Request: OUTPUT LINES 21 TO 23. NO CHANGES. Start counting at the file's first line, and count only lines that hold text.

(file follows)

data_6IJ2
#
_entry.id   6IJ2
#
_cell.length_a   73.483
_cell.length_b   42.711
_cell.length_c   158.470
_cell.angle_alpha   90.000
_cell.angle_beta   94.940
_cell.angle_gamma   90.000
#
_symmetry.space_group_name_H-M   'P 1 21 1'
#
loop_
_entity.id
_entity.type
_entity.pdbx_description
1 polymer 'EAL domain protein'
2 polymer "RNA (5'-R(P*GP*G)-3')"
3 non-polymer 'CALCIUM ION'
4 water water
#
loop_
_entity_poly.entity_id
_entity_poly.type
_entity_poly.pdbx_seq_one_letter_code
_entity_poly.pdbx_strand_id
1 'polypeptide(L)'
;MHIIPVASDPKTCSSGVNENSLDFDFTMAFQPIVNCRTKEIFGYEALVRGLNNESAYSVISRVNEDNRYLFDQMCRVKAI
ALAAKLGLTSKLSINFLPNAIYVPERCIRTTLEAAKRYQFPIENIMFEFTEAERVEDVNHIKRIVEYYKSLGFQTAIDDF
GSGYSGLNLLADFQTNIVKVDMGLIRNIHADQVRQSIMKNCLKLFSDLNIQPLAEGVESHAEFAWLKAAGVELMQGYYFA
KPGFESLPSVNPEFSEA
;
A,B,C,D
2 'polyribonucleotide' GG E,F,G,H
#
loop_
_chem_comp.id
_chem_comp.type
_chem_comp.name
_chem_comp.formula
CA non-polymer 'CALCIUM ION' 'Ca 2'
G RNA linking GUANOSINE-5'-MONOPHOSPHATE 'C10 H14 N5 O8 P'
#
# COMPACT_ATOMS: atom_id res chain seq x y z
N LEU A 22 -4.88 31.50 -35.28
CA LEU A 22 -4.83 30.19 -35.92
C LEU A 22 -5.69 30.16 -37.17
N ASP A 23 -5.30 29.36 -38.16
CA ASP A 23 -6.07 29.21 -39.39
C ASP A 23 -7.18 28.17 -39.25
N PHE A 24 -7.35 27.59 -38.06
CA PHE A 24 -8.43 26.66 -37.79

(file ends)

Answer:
4 water water
#
loop_